RPM IPA

Oregon
United States
RPM IPA vy Boneyard Beer
Judges Ratings 
1 Review
90
Aroma:
21 / 24
Flavor:
37 / 40
Appearance:
6 / 6
Mouthfeel:
8 / 10
Overall Impression:
18 / 20
Description 

Slightly sweet maltiness balanced with a unique composition of 5 NW Hops. Your tap will hit the REDLINE.

Profile

ABV: 
6.5%
IBUs: 
50
Served at: 
42°
Hops: 
Cascade, Centennial, Zues, Bravo, Citra, Simcoe
Malts: 
NW Pale, Munich, Vienna
Judges Review 
David Sapsis's picture
Judges Rating:
90
Aroma:
21 / 24
Appearance:
6 / 6
Flavor:
37 / 40
Mouthfeel:
8 / 10
Overall Impression:
18 / 20

Beer judged as BJCP category 21A, American IPA. Served at 45 degrees F.

The beer is presented in a pint shaker after a full and vigorous pour. Light amber in color, and brilliant in clarity, the beer carries  a two-inch fine frothy foam with great stand characteristics that last for the first five minutes of the tasting. The look is very pretty, and the depth of color shows use of some specialty malts – most likely crystal/caramel types that have become somewhat out of fashion in American IPAs due to the idea that they lend malt complexity and sweetness that gets in the way of the hop forward flavor blast. I've  found plenty of fine examples defying that logic.

The beer exhibits a classic West-coast piney/resin nose, redolent with some grapefruit and tangerine thrown in for good measure. It is bright and a tad tart, but underlain by a light caramel and cracker maltiness that gives the aroma some body. I don't detect any obvious ferment-derived esters, but with so much hop and malt, the beer still screams strong, hoppy ale, just like the style warrants. While assertive, I also do not detect ethanol, which indicates the beer is of modest (for style) strength. A very obvious, light caramel-honey note emerges as the beer warms.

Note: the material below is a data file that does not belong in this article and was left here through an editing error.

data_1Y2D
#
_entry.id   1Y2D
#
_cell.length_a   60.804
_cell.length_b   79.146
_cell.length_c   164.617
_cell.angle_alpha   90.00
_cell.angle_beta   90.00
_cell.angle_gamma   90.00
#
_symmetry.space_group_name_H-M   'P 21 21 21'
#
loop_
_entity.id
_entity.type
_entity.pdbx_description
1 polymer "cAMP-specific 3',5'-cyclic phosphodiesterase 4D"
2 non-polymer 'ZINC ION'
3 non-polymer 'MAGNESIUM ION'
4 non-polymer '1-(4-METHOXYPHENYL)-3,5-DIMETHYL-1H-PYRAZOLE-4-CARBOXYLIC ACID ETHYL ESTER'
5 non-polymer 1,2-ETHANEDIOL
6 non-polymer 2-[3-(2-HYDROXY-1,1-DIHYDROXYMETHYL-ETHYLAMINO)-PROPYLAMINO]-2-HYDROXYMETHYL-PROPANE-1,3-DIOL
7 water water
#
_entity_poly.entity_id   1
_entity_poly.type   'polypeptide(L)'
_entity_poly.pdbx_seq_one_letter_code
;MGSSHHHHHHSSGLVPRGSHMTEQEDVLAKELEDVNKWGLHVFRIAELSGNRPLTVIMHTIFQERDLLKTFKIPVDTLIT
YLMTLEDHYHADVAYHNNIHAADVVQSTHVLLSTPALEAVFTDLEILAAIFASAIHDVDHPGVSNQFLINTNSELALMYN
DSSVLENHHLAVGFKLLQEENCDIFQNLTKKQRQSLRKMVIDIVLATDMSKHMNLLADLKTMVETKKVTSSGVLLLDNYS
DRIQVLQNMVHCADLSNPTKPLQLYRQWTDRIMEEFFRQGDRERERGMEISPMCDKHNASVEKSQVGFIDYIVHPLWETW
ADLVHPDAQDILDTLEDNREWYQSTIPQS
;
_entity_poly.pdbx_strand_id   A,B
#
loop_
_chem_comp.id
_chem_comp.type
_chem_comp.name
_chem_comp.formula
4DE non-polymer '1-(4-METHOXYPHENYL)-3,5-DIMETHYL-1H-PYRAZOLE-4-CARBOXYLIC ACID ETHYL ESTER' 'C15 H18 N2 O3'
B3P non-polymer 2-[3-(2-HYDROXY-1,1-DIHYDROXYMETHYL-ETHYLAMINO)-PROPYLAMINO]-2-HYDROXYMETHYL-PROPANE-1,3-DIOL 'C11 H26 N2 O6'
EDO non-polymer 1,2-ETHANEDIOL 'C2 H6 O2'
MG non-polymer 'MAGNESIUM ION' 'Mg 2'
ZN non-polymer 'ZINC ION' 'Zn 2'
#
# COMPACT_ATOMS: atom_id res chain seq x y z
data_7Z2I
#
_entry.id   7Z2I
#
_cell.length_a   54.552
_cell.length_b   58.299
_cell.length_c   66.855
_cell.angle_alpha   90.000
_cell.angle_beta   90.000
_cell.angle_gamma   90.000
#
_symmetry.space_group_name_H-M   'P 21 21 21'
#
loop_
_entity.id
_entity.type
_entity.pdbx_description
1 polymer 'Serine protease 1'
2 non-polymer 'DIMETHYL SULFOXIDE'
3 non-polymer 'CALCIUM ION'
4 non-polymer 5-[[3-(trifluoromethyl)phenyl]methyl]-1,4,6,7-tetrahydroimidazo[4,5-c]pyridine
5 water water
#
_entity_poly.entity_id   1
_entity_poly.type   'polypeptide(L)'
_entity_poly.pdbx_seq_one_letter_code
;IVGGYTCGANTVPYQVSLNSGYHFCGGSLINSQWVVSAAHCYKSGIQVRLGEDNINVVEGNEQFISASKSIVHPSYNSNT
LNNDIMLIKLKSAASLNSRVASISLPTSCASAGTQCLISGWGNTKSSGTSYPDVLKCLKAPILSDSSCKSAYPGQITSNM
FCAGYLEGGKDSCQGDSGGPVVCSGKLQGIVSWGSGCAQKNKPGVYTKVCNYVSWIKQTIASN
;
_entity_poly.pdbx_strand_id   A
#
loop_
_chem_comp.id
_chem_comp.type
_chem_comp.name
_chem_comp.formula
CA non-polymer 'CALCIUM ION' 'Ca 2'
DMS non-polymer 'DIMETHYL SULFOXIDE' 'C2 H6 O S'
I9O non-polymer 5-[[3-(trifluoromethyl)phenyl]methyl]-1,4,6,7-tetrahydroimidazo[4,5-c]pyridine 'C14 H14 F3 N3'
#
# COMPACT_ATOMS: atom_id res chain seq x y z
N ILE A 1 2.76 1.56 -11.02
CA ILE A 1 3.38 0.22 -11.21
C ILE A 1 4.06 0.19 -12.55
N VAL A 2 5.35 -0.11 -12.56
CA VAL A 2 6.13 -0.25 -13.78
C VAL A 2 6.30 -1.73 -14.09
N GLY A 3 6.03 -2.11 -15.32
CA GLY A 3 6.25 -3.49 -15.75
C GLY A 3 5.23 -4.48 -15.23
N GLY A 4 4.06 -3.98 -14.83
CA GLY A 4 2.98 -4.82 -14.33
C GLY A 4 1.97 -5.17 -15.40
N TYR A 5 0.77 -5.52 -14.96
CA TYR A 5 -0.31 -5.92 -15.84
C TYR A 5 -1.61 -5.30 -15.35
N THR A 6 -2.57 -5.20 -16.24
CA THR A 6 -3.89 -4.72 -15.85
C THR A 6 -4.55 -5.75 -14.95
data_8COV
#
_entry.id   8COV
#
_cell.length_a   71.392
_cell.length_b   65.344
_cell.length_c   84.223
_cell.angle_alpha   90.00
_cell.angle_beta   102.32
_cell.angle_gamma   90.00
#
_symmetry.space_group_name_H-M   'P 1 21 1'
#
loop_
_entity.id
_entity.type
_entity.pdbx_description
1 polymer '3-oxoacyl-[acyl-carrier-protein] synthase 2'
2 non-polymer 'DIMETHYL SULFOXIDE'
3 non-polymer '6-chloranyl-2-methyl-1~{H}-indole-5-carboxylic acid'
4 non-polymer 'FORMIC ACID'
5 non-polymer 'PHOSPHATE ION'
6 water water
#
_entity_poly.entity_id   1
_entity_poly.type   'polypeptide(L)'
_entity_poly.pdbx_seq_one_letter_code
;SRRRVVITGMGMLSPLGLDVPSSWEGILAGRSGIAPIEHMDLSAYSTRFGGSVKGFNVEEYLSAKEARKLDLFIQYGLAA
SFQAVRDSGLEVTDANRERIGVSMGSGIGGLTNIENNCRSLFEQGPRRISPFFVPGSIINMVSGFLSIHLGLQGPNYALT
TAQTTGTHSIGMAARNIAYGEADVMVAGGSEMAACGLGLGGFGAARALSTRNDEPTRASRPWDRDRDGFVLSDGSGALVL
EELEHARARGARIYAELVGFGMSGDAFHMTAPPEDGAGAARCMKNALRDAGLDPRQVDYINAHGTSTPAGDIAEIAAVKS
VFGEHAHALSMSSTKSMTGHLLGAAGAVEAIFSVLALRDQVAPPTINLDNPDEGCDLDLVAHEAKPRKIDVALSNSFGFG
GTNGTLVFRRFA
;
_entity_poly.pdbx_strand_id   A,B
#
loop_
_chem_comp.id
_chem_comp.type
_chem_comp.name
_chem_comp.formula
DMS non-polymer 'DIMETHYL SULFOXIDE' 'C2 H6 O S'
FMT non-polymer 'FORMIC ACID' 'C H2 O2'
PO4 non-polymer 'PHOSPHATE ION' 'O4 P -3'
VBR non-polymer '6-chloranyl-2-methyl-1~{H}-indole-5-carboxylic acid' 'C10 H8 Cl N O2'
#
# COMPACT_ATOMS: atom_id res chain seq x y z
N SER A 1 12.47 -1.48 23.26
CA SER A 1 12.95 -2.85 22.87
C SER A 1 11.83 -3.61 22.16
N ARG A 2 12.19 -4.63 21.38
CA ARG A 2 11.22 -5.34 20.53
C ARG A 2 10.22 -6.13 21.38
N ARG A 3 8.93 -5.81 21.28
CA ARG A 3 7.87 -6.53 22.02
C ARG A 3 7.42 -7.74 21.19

The flavor starts out with a hint of honey and caramel that transitions quickly to a very solid, but not overdone bitterness (~55/60 BU if I had to guess) with the mid-palate flavors of pine, grapefruit, apricots and faint honey. The beer is very well-balanced, with the somewhat harsh bitterness of very short duration before the malt, hop, and ferment flavors catch up. Late palate is clean with slight mineral tones; a long lasting hop resin character persists well into the slightly off-dry finish. The mouthfeel is distinctly thick, owing to a relatively low level of conditioning. The snap and body would be lightened (and improved) with more carbonic.

In sum, the beer is quite drinkable and tasty and highly representative of the ubiquitous west-coast IPA style, and quite well-balanced along the hop-malt gradient. It is neither very strong, nor ultra-hoppy, so fitting somewhere near the median point in flavor profile, this beer would likely appealing to a broad range of palates. I'd like to try this beer paired with a nice rustic plate of antipasto with some assertive salumi, olives, pickled peppers, and hard cheeses.  Salud!